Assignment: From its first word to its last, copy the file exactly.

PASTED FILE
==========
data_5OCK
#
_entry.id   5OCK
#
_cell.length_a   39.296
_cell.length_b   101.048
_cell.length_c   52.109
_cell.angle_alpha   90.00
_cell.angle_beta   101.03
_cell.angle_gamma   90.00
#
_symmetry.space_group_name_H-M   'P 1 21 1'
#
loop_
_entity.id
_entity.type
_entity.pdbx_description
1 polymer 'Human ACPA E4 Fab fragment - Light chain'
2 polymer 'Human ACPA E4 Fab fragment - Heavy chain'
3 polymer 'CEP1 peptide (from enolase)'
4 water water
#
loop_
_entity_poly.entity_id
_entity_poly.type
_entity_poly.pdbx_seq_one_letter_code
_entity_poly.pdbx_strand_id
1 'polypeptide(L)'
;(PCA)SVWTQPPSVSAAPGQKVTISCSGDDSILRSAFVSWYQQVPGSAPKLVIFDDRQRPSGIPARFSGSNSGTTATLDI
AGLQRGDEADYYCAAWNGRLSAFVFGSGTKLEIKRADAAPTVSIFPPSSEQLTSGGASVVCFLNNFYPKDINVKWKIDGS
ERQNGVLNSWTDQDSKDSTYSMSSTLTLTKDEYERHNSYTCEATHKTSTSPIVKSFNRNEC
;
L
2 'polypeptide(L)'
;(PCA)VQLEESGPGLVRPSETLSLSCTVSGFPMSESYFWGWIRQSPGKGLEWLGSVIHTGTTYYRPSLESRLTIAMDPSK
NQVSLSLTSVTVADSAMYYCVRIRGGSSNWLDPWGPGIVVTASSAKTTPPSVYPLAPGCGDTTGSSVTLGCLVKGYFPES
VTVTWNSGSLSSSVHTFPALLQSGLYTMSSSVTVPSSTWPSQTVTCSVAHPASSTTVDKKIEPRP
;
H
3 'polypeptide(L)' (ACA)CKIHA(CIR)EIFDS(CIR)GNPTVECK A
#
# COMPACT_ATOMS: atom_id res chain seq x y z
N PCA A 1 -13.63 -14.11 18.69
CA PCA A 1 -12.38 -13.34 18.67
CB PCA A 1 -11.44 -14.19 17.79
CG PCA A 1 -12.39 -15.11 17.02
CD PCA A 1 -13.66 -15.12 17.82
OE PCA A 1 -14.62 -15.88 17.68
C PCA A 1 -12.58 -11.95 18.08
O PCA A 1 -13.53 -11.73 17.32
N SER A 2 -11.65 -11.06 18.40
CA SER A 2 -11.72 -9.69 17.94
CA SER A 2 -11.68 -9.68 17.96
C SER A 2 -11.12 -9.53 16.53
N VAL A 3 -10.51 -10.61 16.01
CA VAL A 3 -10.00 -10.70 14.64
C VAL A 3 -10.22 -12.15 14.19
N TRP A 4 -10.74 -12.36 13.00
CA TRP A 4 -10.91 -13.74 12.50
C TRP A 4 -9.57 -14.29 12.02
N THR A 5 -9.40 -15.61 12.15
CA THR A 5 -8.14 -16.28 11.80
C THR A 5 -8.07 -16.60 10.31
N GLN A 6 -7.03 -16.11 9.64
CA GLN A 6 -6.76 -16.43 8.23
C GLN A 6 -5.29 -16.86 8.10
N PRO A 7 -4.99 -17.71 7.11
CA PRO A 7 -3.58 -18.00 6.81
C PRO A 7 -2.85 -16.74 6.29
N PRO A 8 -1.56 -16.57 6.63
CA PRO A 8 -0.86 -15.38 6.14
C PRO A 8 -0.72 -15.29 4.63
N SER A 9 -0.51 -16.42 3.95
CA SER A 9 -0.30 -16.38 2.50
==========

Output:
data_5OCK
#
_entry.id   5OCK
#
_cell.length_a   39.296
_cell.length_b   101.048
_cell.length_c   52.109
_cell.angle_alpha   90.00
_cell.angle_beta   101.03
_cell.angle_gamma   90.00
#
_symmetry.space_group_name_H-M   'P 1 21 1'
#
loop_
_entity.id
_entity.type
_entity.pdbx_description
1 polymer 'Human ACPA E4 Fab fragment - Light chain'
2 polymer 'Human ACPA E4 Fab fragment - Heavy chain'
3 polymer 'CEP1 peptide (from enolase)'
4 water water
#
loop_
_entity_poly.entity_id
_entity_poly.type
_entity_poly.pdbx_seq_one_letter_code
_entity_poly.pdbx_strand_id
1 'polypeptide(L)'
;(PCA)SVWTQPPSVSAAPGQKVTISCSGDDSILRSAFVSWYQQVPGSAPKLVIFDDRQRPSGIPARFSGSNSGTTATLDI
AGLQRGDEADYYCAAWNGRLSAFVFGSGTKLEIKRADAAPTVSIFPPSSEQLTSGGASVVCFLNNFYPKDINVKWKIDGS
ERQNGVLNSWTDQDSKDSTYSMSSTLTLTKDEYERHNSYTCEATHKTSTSPIVKSFNRNEC
;
L
2 'polypeptide(L)'
;(PCA)VQLEESGPGLVRPSETLSLSCTVSGFPMSESYFWGWIRQSPGKGLEWLGSVIHTGTTYYRPSLESRLTIAMDPSK
NQVSLSLTSVTVADSAMYYCVRIRGGSSNWLDPWGPGIVVTASSAKTTPPSVYPLAPGCGDTTGSSVTLGCLVKGYFPES
VTVTWNSGSLSSSVHTFPALLQSGLYTMSSSVTVPSSTWPSQTVTCSVAHPASSTTVDKKIEPRP
;
H
3 'polypeptide(L)' (ACA)CKIHA(CIR)EIFDS(CIR)GNPTVECK A
#
# COMPACT_ATOMS: atom_id res chain seq x y z
N PCA A 1 -13.63 -14.11 18.69
CA PCA A 1 -12.38 -13.34 18.67
CB PCA A 1 -11.44 -14.19 17.79
CG PCA A 1 -12.39 -15.11 17.02
CD PCA A 1 -13.66 -15.12 17.82
OE PCA A 1 -14.62 -15.88 17.68
C PCA A 1 -12.58 -11.95 18.08
O PCA A 1 -13.53 -11.73 17.32
N SER A 2 -11.65 -11.06 18.40
CA SER A 2 -11.72 -9.69 17.94
CA SER A 2 -11.68 -9.68 17.96
C SER A 2 -11.12 -9.53 16.53
N VAL A 3 -10.51 -10.61 16.01
CA VAL A 3 -10.00 -10.70 14.64
C VAL A 3 -10.22 -12.15 14.19
N TRP A 4 -10.74 -12.36 13.00
CA TRP A 4 -10.91 -13.74 12.50
C TRP A 4 -9.57 -14.29 12.02
N THR A 5 -9.40 -15.61 12.15
CA THR A 5 -8.14 -16.28 11.80
C THR A 5 -8.07 -16.60 10.31
N GLN A 6 -7.03 -16.11 9.64
CA GLN A 6 -6.76 -16.43 8.23
C GLN A 6 -5.29 -16.86 8.10
N PRO A 7 -4.99 -17.71 7.11
CA PRO A 7 -3.58 -18.00 6.81
C PRO A 7 -2.85 -16.74 6.29
N PRO A 8 -1.56 -16.57 6.63
CA PRO A 8 -0.86 -15.38 6.14
C PRO A 8 -0.72 -15.29 4.63
N SER A 9 -0.51 -16.42 3.95
CA SER A 9 -0.30 -16.38 2.50